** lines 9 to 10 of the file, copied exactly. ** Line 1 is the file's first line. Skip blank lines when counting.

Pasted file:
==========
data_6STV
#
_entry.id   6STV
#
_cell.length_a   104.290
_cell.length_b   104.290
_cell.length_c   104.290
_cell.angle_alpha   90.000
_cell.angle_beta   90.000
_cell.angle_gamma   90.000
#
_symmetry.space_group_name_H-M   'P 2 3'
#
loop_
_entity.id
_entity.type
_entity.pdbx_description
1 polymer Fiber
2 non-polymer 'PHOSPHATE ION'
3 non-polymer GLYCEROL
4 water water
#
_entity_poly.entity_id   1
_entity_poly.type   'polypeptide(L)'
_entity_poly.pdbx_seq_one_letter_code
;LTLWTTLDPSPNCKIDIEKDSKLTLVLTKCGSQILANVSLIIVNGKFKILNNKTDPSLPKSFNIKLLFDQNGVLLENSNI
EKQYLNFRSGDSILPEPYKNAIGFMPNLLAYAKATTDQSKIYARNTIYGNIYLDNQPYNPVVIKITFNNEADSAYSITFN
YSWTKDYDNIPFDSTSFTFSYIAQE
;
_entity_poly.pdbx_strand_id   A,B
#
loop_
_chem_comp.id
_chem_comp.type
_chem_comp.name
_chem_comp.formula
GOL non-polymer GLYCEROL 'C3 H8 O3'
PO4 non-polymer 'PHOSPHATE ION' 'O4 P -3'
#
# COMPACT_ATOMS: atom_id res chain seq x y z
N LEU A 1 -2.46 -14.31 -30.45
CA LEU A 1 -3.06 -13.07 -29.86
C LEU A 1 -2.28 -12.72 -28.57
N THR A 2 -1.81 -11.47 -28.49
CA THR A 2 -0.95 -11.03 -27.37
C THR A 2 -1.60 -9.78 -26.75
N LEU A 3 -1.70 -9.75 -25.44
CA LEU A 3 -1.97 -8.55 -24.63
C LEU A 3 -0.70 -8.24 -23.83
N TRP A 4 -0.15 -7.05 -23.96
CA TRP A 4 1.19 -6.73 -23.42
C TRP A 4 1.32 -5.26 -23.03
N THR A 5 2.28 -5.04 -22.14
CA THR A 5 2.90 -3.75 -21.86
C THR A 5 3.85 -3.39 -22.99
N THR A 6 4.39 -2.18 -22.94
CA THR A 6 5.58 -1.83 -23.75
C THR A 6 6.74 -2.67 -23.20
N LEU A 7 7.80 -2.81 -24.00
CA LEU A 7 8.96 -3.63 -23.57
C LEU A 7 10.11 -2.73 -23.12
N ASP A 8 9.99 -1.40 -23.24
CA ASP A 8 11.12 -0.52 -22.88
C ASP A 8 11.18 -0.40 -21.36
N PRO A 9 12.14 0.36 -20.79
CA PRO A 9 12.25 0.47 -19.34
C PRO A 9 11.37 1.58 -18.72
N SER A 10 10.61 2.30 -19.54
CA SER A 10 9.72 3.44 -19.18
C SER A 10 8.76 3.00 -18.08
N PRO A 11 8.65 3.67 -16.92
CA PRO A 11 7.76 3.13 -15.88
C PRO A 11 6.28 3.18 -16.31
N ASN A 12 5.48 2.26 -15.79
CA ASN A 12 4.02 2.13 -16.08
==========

_cell.angle_beta   90.000
_cell.angle_gamma   90.000